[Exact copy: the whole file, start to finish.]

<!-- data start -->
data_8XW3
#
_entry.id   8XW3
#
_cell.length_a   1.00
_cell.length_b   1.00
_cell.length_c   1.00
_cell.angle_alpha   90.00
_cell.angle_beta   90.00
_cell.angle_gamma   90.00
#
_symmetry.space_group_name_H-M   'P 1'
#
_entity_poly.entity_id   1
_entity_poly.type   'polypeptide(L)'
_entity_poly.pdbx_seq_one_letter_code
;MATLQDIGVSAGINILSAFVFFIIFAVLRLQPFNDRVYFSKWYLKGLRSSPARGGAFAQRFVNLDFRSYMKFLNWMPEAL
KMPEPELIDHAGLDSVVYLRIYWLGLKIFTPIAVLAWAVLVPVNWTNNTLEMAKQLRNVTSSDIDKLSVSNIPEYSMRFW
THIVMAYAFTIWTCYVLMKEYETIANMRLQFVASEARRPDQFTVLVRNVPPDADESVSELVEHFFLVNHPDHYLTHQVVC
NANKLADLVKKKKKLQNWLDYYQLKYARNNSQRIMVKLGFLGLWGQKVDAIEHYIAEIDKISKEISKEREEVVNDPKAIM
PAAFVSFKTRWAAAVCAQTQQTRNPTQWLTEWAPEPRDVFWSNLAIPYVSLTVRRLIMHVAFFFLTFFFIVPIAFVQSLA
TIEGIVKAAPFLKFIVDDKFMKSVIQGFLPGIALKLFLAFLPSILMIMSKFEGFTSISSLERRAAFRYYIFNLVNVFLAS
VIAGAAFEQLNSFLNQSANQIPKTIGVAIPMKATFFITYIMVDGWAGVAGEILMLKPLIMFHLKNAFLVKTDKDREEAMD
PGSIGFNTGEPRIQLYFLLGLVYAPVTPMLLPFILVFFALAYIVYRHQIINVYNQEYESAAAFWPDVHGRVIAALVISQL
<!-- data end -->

data_8XW3
#
_entry.id   8XW3
#
_cell.length_a   1.00
_cell.length_b   1.00
_cell.length_c   1.00
_cell.angle_alpha   90.00
_cell.angle_beta   90.00
_cell.angle_gamma   90.00
#
_symmetry.space_group_name_H-M   'P 1'
#
_entity_poly.entity_id   1
_entity_poly.type   'polypeptide(L)'
_entity_poly.pdbx_seq_one_letter_code
;MATLQDIGVSAGINILSAFVFFIIFAVLRLQPFNDRVYFSKWYLKGLRSSPARGGAFAQRFVNLDFRSYMKFLNWMPEAL
KMPEPELIDHAGLDSVVYLRIYWLGLKIFTPIAVLAWAVLVPVNWTNNTLEMAKQLRNVTSSDIDKLSVSNIPEYSMRFW
THIVMAYAFTIWTCYVLMKEYETIANMRLQFVASEARRPDQFTVLVRNVPPDADESVSELVEHFFLVNHPDHYLTHQVVC
NANKLADLVKKKKKLQNWLDYYQLKYARNNSQRIMVKLGFLGLWGQKVDAIEHYIAEIDKISKEISKEREEVVNDPKAIM
PAAFVSFKTRWAAAVCAQTQQTRNPTQWLTEWAPEPRDVFWSNLAIPYVSLTVRRLIMHVAFFFLTFFFIVPIAFVQSLA
TIEGIVKAAPFLKFIVDDKFMKSVIQGFLPGIALKLFLAFLPSILMIMSKFEGFTSISSLERRAAFRYYIFNLVNVFLAS
VIAGAAFEQLNSFLNQSANQIPKTIGVAIPMKATFFITYIMVDGWAGVAGEILMLKPLIMFHLKNAFLVKTDKDREEAMD
PGSIGFNTGEPRIQLYFLLGLVYAPVTPMLLPFILVFFALAYIVYRHQIINVYNQEYESAAAFWPDVHGRVIAALVISQL